DESAI KANTILAL MAGANLAL Vs. NADIAD BOROUGH MUNICIPALITY
HIGH COURT OF GUJARAT
DESAI KANTILAL MAGANLAL
NADIAD BOROUGH MUNICIPALITY AT NADIAD
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(1.)Mr. Oza who appears for the appellant-plaintiff has raised two questions before me :
(1) Whether the notice addressed to the municipality through the President and served at the municipal office was valid ? and (2) Whether on the facts and circumstances of this case notice was at all necessary under section 206A of the Acts?
(2.)Now the first thing that Mr. Oza contended was that under section 206 what was contemplated was a notice on the municipality. He argued that under section 8 of the Act a municipality is a body corporate with perpetual succession and which can sue and be sued in its name. A municipality therefore being a legal entity a notice to the municipality though addressed through its President was a valid notice. Mr. Oza also contended that under section 206A the only requirement was that a notice should be delivered at the municipal office when a suit is to be filed against such a municipality. Since the notice in fact was served at the municipal office and handed over to a clerk of the municipality who accepted it though on behalf of the President the requirement of section 206 was fulfilled and therefore the notice cannot be said to be an invalid notice. It is no doubt true that by virtue of section 8 of the Act a municipality is a body corporate has perpetual succession and may sue and be sued in its corporate name. But though the municipality is a body corporate it has to act through some agency. Under section 9 a municipality consists of elected councillors and the municipal affairs are to be transacted therefore by those councillors. It is obvious however that the municipal administration cannot be run by a large number of councillors. It is true that the Act provides for the office of a President but under section 31 of the Act he has specific duties and functions assigned to him. The provisions of section 31 show that his duties and functions are to exercise supervision and maintain general control over the municipal administration which would be carried out through the officers of the municipality. Sec. 33 provides for the appointment of a Chief Officer and lays down certain conditions of tenure of his service. Under sub-sec. 2 of sec. 30 it is provided that the executive powers for the purpose of carrying out the provisions of the Act vests in the Chief Officer appointed under v section 33 subject to certain limitations and restrictions with which I am not concerned in this appeal. Under section 8 of the Act though the municipality can sue or be sued under its corporate name it is specifically provided that it can sue or be sued through its Chief Officer. It is thus clear that though the municipality has been created under section 8 as a body corporate with perpetual succession the legislature realised that a municipality can act only through some agency. Section 8 shows that that agency is the Chief Officer for it provides that it is only through the Chief Officer that a municipality can sue or be sued.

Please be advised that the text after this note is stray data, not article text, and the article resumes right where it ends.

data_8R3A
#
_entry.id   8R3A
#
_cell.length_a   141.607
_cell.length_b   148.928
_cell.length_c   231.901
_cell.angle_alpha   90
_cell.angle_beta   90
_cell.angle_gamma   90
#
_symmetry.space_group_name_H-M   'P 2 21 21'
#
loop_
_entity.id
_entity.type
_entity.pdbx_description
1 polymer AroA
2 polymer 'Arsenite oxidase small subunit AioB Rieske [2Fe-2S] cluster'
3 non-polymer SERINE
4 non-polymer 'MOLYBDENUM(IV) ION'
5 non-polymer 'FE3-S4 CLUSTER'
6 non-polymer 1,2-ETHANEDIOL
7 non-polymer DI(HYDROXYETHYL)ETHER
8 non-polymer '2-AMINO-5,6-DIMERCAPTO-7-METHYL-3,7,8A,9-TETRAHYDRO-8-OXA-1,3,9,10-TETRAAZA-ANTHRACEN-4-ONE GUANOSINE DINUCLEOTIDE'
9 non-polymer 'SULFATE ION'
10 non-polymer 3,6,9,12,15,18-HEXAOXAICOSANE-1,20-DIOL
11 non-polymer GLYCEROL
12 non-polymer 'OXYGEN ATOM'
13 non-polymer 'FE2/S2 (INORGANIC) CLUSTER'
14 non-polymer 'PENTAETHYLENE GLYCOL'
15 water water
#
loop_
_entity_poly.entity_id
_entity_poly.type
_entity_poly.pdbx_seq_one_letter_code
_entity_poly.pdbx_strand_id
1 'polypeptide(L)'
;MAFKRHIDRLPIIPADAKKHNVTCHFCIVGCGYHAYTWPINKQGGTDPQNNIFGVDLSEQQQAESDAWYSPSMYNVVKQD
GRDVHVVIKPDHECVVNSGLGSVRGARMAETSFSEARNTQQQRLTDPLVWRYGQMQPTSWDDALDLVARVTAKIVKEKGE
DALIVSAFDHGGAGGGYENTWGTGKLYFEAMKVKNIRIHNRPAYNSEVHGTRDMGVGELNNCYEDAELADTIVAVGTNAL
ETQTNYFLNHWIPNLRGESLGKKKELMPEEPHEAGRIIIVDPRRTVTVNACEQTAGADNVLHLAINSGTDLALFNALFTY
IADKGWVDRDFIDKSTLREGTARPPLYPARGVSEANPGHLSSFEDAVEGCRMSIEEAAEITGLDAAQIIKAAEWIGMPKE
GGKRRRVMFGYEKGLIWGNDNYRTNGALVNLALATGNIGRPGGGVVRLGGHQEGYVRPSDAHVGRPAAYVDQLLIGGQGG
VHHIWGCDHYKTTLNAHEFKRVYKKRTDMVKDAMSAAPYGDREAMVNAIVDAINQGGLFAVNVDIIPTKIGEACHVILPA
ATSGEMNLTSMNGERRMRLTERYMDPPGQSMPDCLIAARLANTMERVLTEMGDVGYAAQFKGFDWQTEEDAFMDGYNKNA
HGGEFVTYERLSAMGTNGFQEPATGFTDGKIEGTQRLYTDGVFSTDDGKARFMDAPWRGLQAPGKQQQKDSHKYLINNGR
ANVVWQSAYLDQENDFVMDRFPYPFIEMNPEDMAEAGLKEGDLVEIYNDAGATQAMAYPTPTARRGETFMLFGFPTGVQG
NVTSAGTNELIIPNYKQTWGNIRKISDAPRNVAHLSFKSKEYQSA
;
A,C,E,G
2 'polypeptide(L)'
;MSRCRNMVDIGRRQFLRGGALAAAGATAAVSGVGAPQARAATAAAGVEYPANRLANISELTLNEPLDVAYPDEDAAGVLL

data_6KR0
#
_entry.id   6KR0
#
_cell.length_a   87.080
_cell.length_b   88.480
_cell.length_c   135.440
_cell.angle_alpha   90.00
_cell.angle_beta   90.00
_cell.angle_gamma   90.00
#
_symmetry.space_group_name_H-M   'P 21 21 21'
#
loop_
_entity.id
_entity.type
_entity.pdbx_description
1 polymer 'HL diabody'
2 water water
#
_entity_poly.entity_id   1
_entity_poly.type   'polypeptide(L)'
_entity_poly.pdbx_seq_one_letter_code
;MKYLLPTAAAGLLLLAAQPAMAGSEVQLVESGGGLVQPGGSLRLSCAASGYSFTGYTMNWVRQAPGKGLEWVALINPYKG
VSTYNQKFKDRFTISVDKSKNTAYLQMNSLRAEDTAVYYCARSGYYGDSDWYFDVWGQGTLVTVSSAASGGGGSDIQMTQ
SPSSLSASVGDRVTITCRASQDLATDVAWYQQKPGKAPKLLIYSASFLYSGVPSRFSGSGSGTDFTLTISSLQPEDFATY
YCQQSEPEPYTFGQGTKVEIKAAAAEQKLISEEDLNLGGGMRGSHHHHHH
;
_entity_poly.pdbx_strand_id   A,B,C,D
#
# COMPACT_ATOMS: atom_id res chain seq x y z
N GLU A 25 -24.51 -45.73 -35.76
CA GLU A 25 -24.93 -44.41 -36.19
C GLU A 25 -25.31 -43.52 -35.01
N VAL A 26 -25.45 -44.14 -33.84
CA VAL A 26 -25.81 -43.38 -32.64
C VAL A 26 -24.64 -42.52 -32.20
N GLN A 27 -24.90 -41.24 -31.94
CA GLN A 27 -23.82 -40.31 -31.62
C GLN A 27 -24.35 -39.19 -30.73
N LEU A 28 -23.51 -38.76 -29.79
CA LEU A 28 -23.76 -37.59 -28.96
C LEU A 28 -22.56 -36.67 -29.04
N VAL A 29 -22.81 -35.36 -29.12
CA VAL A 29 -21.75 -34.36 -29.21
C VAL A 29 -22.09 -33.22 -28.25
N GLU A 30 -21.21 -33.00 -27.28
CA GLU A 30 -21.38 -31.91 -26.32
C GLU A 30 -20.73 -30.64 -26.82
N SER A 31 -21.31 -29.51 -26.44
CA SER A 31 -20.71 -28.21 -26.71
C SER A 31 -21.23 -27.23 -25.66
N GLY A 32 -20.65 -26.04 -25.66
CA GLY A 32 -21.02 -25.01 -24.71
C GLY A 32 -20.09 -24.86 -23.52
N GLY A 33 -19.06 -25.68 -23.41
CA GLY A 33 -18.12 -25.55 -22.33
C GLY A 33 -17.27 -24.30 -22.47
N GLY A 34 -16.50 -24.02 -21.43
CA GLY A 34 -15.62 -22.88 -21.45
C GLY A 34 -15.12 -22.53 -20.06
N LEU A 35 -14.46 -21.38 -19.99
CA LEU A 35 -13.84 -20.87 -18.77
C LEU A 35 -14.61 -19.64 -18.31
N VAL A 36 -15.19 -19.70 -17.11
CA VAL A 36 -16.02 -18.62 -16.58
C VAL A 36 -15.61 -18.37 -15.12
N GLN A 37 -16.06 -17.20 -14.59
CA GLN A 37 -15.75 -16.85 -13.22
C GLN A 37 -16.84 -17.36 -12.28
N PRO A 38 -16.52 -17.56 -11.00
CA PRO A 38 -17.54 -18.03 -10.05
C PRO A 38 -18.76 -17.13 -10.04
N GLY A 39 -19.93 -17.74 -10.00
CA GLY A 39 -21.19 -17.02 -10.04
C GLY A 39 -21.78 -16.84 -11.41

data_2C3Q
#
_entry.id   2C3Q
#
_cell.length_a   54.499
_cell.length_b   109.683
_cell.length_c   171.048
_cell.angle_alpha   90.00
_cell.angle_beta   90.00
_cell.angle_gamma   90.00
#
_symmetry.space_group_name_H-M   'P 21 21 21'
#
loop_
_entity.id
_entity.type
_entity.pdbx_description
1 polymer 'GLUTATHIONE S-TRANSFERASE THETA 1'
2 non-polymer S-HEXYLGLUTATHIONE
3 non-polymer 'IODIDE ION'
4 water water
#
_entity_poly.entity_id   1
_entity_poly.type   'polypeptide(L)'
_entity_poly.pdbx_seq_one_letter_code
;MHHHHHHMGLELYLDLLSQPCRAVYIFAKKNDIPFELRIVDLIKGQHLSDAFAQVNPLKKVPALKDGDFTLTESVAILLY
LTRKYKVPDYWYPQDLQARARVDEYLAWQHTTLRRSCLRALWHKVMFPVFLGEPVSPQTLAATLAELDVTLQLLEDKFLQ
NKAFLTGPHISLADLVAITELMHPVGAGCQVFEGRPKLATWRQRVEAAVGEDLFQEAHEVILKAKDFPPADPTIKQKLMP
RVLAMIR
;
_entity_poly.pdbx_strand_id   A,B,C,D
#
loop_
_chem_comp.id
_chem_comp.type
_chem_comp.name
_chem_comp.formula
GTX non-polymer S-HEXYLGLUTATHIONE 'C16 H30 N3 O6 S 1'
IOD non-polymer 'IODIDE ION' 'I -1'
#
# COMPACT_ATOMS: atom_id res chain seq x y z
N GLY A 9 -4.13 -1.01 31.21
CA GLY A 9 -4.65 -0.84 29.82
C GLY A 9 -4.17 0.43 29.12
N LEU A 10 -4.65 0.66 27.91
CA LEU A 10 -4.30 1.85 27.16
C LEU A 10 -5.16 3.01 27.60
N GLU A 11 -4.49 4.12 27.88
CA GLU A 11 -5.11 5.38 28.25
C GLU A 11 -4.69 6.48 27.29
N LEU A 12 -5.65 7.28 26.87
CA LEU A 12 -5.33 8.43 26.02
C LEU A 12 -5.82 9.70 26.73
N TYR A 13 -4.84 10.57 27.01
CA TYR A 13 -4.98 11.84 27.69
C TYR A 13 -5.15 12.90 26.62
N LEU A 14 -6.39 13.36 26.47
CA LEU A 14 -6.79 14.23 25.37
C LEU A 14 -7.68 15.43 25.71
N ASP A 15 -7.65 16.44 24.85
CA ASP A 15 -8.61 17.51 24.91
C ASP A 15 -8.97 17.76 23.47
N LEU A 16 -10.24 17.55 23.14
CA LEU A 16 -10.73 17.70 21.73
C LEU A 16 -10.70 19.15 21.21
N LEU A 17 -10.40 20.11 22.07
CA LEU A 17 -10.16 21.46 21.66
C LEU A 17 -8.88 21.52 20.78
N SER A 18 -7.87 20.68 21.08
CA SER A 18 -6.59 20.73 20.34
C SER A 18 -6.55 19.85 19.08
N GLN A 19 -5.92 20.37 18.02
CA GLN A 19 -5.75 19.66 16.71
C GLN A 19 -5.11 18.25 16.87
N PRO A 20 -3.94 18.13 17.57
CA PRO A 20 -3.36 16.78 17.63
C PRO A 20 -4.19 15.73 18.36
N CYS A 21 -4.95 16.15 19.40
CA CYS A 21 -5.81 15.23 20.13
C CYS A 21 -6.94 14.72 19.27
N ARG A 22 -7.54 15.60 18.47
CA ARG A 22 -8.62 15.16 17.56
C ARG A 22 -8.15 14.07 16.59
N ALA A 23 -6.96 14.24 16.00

(3.)Section 206A then provides that no suit shall lie against a municipality in respect of any act done in pursuance or execution or intended execution of the Act or in respect of any alleged neglect or default in the execution of the Act unless it is commenced within six months next after the accrual of the cause of action and until the expiration of one month after notice in writing has been in the case of a municipality delivered or left at the municipal office. It is true as was contended by Mr. Oza that section 206A does not lay down specifically that the notice contemplated thereunder has to be addressed or sent in the name of the Chief Officer. He argued that there being no such provision the notice addressed to the municipality itself cannot be said to be a notice which is not valid. He contended that if a notice is given in the name of the municipality but it contains the further words through the President such a notice cannot be treated as one which is not valid in as much as the legislature has given legal entity to the municipality by constituting it as a body corporate. Therefore he argued that the notice was a valid notice. There is so no force in Mr. Ozas contention. But as I have already said under section 8 of the Act a municipality can sue or be sued only through its Chief Officer in whom under sub-section (2) of section 30 the executive power of the municipality vests. Therefore in its executive functional the municipality acts in its day today administration through the Chief Officer. Since the municipality can be sued through its Chief Officer only it would seem that all processes as also a notice required to be served under section 206A have to be served upon the municipality through its Chief Officer. This is also the view taken in two decisions of the High Court of Bombay. It is no doubt true that when these decisions were given the section dealing with notice was the old sec. 206 as it stood before it was amended by sec. 29 of the Bombay Act. XXXVI of 1949. The amendment in 1949 however does not seem to mike any difference as the provisions with regard to a notice are mare or less the same. Under sec. 206 of the Act as it stood prior to the amendment it was provided that no person shall commence any suit against any municipality for anything done or purporting to have been done in pursuance of this Act without giving to such municipality two months previous notice in writing of the intended suit and of the cause thereof nor after six months from the date of the act complained of. The requirements both under sec. 206 as it originally stood and under sec. 206A of the present Act are thus more or less the same. In S. M. D. Thakersey & Co. v. The Poona City Municipality I. L. R. 1951 Bom. 302 the plaintiffs entered into a contract With the Supply Department of the Government of India for supply to tent to Defence Services at Kirkee Arsenal within the octroi limits of the Poona City Municipality. In 1940 and 1941 the plaintiffs imported into the limits of the municipality goods out of which tents were manufactured by them within the municipal limits and then delivered to the Supply Department. The plaintiffs had to pay Rs. 8000 and odd by way of octroi duty on the goods so imported but they did that under protest. Considerable correspondence ensued between the parties and ultimately on 2/01/1942 the plaintiffs solved a notice on the Octroi Superintendent of the municipality demanding the octroi duty paid by them under protest. The question arose whether the notice was valid under sec. 206 as it stood then The High Court on a consideration of sec. 206 as also secs. 8 and 30 sub-sec. (2) observed that since under sub-sec. (2) of sec. 30 the executive power vested in the Chief Officer the notice of the suit must be given to the Chief Officer of the municipality. The learned Judges who decided that appeal approvingly cited an unreported judgment in First Appeal No. 396 of 1945 to which one of them was a party and where it was held that the notice of the suit against the municipality addressed to its President was invalid and that it ought to have been sent to the Chief Officer and not to the President. It was also held that the notice not being one contemplated under sec. 206 was not a valid notice and hence the plaintiffs suit was liable to be dismissed.